Many tourists with deep pockets who come to Japan get caught up in the Michelin sushi restaurants. There are also those that live here and are fixated with the modernized sushi kitchen who serve not only sushi but somehow bastardize sushi’s very origin.
Kizushi is owned and operated by a family and their tradition imbues the authenticity and experience of what sushi culture is all about. Opened in 1924, this third generation sushi shop takes you back in time, to a place where you want to be. The owner works with his sons, one behind the counter, a quiet person that masterfully handles his usuba hocho, slicing daikon paper-thin to make Tsuma. I joke with him about his daily routine and he smiles offering to teach me. The other son takes care of food service at the counter, and he has an inquisitive food personality. I watch him as the shop closes, he watches a food magazine and we talk about his favorite tenpura His Mom remains at the helm of the ship, elegant and poised.
This type of sushi is symbolic of Japan’s Edomae sushi, a style of sushi that takes resembles the beginnings of sushi in the Kanto area. The house’s interior, the ceiling’s large planks of Sugi, surround us and capture a mood, that sense of the way life was in the past. The air is filled with a coziness and the black lacquer counter divides us.
This is a counter where you can easily eat your sushi here with your fingers, which is why you are presented a miniature hand towel, in a small basket.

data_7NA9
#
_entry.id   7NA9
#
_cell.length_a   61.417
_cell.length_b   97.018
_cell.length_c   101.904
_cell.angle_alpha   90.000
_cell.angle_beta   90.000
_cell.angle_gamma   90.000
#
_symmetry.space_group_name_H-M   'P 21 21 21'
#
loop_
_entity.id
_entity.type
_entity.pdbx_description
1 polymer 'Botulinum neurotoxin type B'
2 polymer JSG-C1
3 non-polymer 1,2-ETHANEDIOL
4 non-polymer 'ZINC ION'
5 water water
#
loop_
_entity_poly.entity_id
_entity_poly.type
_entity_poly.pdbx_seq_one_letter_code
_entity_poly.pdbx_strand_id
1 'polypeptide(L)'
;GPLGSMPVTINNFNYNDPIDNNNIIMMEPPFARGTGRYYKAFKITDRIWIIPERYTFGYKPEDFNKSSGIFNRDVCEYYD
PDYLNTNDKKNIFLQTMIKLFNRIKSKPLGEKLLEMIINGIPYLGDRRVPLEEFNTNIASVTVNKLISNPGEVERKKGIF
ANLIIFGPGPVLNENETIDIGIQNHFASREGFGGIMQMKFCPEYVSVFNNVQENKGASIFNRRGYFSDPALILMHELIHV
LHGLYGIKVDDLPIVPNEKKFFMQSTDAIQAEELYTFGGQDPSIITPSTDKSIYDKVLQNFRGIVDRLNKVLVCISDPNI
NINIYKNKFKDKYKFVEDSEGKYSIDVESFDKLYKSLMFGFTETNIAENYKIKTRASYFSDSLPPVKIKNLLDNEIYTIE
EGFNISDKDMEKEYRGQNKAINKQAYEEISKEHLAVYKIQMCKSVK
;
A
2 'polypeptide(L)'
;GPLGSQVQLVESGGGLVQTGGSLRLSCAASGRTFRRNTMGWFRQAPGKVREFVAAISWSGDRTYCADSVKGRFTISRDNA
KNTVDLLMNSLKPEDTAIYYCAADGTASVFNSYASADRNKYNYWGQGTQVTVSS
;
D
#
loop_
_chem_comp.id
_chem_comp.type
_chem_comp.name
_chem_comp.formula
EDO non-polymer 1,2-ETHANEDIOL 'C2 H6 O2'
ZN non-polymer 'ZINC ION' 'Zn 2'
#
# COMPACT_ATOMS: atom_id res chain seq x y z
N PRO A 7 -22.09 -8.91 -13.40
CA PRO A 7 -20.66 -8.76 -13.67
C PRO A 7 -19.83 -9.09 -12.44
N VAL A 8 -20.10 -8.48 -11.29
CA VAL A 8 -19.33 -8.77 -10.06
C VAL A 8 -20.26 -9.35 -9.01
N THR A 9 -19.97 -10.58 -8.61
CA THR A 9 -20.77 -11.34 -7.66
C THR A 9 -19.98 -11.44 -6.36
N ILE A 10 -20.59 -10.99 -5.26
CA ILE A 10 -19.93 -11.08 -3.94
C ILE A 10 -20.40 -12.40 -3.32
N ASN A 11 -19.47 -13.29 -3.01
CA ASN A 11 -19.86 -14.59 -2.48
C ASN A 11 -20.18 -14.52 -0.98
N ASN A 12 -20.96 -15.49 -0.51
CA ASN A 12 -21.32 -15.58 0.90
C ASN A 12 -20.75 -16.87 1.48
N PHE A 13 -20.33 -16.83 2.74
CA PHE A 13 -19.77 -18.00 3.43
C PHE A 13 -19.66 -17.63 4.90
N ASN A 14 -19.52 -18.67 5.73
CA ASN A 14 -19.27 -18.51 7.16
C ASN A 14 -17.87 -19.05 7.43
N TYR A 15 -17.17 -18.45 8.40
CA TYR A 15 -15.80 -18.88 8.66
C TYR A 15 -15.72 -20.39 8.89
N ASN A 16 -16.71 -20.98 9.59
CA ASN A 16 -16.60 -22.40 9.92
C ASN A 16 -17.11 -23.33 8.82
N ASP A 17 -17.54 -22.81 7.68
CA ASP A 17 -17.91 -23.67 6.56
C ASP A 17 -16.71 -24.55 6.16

The photo is sea scallop and I ask for salt and lemon. The father obliges and prepares it according to my wishes. I sit with my brother-in-law and I take him through the entire range of fish, starting with white fish and ending up with the finishing touches of Anango.
Located on the outskirts of Tokyo in Ningyocho, I recommend this authentic ambiance. After going there for over twenty years, I still enjoy the sushi, hospitality and warmness of this sushi bar. This sushi experience is true to the style and the two sons and father are all together, in a place I call “sushi passion”. It is old-fashioned and the local customers add a sense of style to the experience. Try it and makes ure to turn off your phones, keep your voice low and watch carefully.
Nihonbashi Ningyocho 2-7-13
Monday – Friday 11:45 – 14:30, 17:00 – 21:30
Saturday 11:45 – 21:00
Closed Sunday and Holidays